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What the Walmart Exit from Primary Care Means

By JEFF GOLDSMITH

There has been a lot of commentary on the largest “disrupter” candidate in healthcare, retail giant Walmart, throwing in the towel on their primary care clinic and virtual health businesses. As someone who has watched “retail health” for close to forty years, Walmart’s decision did not surprise me. This is disciplined company that has chosen its niches in healthcare carefully. And the fact that they could not make primary care work with their customer base makes all the sense in the world.

I am a Walmart shopper.  I visit my local Walmart at least once a week, and buy all my commodity items there, where they are cheaper than anywhere else in town. I also buy my drugs at Walmart, and got all my immunizations (including four COVID shots) from their pharmacy. I love my local Walmart- linoleum, fluorescent lighting and all.

The shoppers in Walmart that I see every week are not “poor”. They are a cross section of the community I live in. If I am accused of a crime, they are the “jury of my peers” that I will see in court. What I see in Walmart:  signs of serious family financial stress, a product of a near twenty percent increase in the cost of everything since the pandemic began.  They are in Walmart for the same reason I am: they hate wasting money and their shopping dollar goes further in Walmart than anywhere else in the community. I will wager that every single uninsured person in the US, perhaps more than 32 million after the post-COVID Medicaid purge, is a Walmart shopper!

Walmart never articulated exactly the strategy behind its clinics. Primary care was never going to be profitable as a stand alone product, but rather was going to be a loss leader to something else:  more prescriptions for its pharmacy, (like CVS?),  more pull-through from products required by diagnoses, longer store visits. Or, as some suggested, Walmart’s clinics could have been a potential entry point into a yet-to-be-acquired Medicare Advantage plan (Humana or CIGNA were both in play), or a collaboration with MA giant, United Healthcare. Whatever the benefits expected, early losses far exceeded forecasts.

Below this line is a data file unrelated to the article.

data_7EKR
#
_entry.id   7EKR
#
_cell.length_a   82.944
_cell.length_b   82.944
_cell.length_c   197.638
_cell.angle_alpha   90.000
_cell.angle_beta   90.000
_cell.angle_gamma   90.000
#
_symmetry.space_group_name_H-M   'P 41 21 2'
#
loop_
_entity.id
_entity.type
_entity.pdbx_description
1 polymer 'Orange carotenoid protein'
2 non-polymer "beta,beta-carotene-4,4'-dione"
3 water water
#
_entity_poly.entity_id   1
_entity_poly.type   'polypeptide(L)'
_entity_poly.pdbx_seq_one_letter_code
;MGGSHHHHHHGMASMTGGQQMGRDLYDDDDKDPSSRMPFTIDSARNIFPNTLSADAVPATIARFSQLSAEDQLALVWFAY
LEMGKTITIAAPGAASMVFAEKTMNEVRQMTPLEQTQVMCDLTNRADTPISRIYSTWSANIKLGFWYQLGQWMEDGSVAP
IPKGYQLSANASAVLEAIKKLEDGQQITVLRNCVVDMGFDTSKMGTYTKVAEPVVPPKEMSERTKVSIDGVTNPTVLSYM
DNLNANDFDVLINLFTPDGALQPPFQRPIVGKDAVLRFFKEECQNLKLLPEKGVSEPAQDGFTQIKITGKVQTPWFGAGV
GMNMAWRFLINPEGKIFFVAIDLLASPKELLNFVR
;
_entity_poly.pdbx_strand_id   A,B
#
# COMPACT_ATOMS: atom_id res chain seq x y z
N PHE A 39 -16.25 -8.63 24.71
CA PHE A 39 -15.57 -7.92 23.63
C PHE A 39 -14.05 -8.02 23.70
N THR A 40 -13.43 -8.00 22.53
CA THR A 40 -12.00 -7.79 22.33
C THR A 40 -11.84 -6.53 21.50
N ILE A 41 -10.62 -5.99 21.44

Walmart clearly underestimated the revenue cycle overhead associated with accepting Medicaid or Medicare, despite retaining OptumInsight to help with their revenue cycle issues. Walmart also likely overestimated both volumes and the cash yield on what they intended to be  $40 primary care visits. Many health plans unthinkingly apply a copayment to primary care visits, an increasingly potent demand destroyer in this inflationary age. That copay or the full $40 for the abovementioned uninsured folks was going to have to compete for increasingly scarce paycheck dollars with everything in that cart. In that competition, medical care is probably going to end up being deferred, until it becomes unavoidable.  And when it is unavoidable, they will go to the “unavoidable” healthcare place, their local hospital ED. 

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